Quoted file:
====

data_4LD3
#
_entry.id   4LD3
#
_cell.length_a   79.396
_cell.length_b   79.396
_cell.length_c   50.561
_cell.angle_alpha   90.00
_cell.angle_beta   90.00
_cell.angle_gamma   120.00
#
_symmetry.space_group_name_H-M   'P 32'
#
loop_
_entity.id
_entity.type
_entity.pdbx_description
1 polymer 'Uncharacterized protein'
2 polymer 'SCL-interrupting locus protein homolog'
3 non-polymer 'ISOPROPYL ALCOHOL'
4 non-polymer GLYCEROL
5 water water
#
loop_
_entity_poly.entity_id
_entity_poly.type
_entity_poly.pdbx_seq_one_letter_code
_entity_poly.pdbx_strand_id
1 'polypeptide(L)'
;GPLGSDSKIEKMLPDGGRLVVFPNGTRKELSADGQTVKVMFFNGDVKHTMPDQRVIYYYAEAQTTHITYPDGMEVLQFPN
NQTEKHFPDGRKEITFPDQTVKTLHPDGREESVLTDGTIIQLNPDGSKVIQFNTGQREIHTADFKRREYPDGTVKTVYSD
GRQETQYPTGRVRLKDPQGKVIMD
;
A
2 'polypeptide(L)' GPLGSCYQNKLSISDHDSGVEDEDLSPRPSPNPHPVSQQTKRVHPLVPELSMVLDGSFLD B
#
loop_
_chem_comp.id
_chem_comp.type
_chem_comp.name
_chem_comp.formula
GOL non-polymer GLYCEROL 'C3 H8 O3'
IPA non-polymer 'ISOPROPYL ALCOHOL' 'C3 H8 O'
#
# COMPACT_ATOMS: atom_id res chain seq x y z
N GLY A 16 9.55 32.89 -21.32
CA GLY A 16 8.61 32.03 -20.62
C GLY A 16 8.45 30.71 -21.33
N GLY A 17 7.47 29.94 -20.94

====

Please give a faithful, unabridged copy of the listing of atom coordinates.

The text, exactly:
data_4LD3
#
_entry.id   4LD3
#
_cell.length_a   79.396
_cell.length_b   79.396
_cell.length_c   50.561
_cell.angle_alpha   90.00
_cell.angle_beta   90.00
_cell.angle_gamma   120.00
#
_symmetry.space_group_name_H-M   'P 32'
#
loop_
_entity.id
_entity.type
_entity.pdbx_description
1 polymer 'Uncharacterized protein'
2 polymer 'SCL-interrupting locus protein homolog'
3 non-polymer 'ISOPROPYL ALCOHOL'
4 non-polymer GLYCEROL
5 water water
#
loop_
_entity_poly.entity_id
_entity_poly.type
_entity_poly.pdbx_seq_one_letter_code
_entity_poly.pdbx_strand_id
1 'polypeptide(L)'
;GPLGSDSKIEKMLPDGGRLVVFPNGTRKELSADGQTVKVMFFNGDVKHTMPDQRVIYYYAEAQTTHITYPDGMEVLQFPN
NQTEKHFPDGRKEITFPDQTVKTLHPDGREESVLTDGTIIQLNPDGSKVIQFNTGQREIHTADFKRREYPDGTVKTVYSD
GRQETQYPTGRVRLKDPQGKVIMD
;
A
2 'polypeptide(L)' GPLGSCYQNKLSISDHDSGVEDEDLSPRPSPNPHPVSQQTKRVHPLVPELSMVLDGSFLD B
#
loop_
_chem_comp.id
_chem_comp.type
_chem_comp.name
_chem_comp.formula
GOL non-polymer GLYCEROL 'C3 H8 O3'
IPA non-polymer 'ISOPROPYL ALCOHOL' 'C3 H8 O'
#
# COMPACT_ATOMS: atom_id res chain seq x y z
N GLY A 16 9.55 32.89 -21.32
CA GLY A 16 8.61 32.03 -20.62
C GLY A 16 8.45 30.71 -21.33
N GLY A 17 7.47 29.94 -20.94